AT&T invited the media to its flagship store in San Francisco on Feb. 1 for a private showcase. The purpose: to show what AT&T Labs has been up to and how the company’s projects will impact the future.
The carrier introduced its Network 3.0 Indigo strategy, comprised of three parts – software-defined networking, 5G speeds, and a data-powered platform. The company also announced that it aims to make 55 percent of its network software-defined by the end of 2017 (it reached 34 percent last year).
Our image gallery features highlights and a recap. Looking for more? Check out the story we filed the day of the event.
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AT&T displayed an antenna from its Project AirGig, which the company announced on Jan. 31. The company plans to mount AirGig antennae atop telephone poles to aid its attempts to reach 5G speeds.
Read more about AT&T’s 5G lab testing.
The media event, hosted on the second floor of AT&T’s flagship store in San Francisco, featured several different products and solutions. Several IoT-connected devices were on display, including smart footballs and soccer balls. AT&T recently announced an IoT-specific partner program.
Igal Elbaz, vice president of ecosystem and innovation for AT&T Services, introduced an hour-long presentation from various AT&T executives. The theme: how AT&T’s technological innovations will impact the future.
Read about highlights from the presentation, as well as what Elbaz said to Channel Partners in an interview.
John Donovan, chief strategy officer and group president of AT&T Technology and Operations, discussed AT&T’s multiple-year initiative to establish software-defined technology.
“People thought we were crazy when we said we were about it undertake it. It was always on the industry’s too-hard-to-do list,” he said.
Donovan served as the main emcee for the presentation.
Donovan was joined by (from left to right) Melissa Arnoldi, president of technology development; Chris Rice, senior vice president of AT&T Labs, Domain 2.0 Architecture and Design; andAndre Fuetsch, president of AT&T Labs and AT&T’s chief technology officer.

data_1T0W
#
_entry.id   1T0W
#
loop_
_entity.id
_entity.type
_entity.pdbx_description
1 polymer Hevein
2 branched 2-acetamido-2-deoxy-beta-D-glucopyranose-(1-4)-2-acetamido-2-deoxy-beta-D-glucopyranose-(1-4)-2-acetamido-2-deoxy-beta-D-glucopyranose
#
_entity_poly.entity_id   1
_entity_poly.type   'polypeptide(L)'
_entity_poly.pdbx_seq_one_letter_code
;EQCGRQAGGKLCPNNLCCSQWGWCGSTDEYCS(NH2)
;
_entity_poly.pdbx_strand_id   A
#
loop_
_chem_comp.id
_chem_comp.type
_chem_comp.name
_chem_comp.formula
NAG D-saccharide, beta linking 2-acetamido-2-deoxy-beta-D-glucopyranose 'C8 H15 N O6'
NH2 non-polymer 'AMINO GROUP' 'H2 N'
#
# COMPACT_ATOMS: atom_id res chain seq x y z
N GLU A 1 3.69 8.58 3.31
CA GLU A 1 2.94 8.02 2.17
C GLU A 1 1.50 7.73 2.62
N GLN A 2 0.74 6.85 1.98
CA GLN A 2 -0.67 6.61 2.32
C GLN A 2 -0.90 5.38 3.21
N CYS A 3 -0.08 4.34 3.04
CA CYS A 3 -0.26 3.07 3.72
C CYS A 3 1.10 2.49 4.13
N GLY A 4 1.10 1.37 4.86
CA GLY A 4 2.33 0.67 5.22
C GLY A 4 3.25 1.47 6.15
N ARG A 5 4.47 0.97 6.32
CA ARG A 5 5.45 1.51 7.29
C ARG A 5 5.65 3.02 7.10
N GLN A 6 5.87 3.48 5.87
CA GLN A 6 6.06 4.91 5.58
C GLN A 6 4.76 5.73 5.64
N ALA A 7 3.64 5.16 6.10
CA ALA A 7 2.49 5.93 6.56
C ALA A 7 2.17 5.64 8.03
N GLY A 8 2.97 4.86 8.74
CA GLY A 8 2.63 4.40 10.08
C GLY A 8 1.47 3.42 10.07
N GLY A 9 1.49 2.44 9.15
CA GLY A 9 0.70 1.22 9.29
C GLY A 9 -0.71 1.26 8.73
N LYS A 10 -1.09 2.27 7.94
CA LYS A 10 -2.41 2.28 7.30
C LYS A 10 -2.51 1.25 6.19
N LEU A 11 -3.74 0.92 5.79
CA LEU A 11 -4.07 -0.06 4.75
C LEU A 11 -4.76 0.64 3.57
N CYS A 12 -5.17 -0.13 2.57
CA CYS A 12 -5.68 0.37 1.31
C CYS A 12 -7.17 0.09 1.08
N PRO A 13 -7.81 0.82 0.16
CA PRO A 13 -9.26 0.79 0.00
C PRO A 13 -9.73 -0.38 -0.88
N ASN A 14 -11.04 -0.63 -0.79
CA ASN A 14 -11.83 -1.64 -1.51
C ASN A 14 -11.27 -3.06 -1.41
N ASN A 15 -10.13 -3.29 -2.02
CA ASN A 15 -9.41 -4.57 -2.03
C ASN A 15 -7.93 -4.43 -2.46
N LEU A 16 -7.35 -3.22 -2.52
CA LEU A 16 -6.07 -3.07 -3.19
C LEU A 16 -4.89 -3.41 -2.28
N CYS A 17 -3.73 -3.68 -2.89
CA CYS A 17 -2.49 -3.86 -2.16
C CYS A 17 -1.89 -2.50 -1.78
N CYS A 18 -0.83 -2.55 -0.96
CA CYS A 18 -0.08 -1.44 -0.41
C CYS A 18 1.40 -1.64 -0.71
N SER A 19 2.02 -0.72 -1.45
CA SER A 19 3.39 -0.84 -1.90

Arnoldi shared that AT&T has goal of making its network 75 percent software-defined by 2020 and 55 percent by the end of 2017.
Diane Bryant, who leads Intel’s data center group, spoke with Donovan about AT&T’s partnership with Intel.
The company’s last summer announced deepening their partnership, which gives AT&T early access to the latest Intel technologies. As part of their agreement, the two companies work together on networking infrastructure issues specific to AT&T.
They created a team of 50 engineers that are fine-tuning Intel’s chip technology to work more efficiently with the carrier’s custom networking software, as noted by Fortune.
Steve McGaw (far right), chief marketing officer of AT&T Business Solutions, joined (from left to right) Mo Katibeh, senior vice president of advanced solutions; Erik Boyer, senior vice president of wireless and wired product marketing; and Mazin Gilbert, vice president of advanced technology at AT&T Labs. Their talk touched on security and delivering these solutions to customers. Boyer said the “media-rich” future of the world makes self-driving cars much more imminent than we might think.
A host of AT&T executives and public-relations specialists were on hand to demo products and answer questions. You can watch the full replay of the presentation, AT&T streamed on Periscope.
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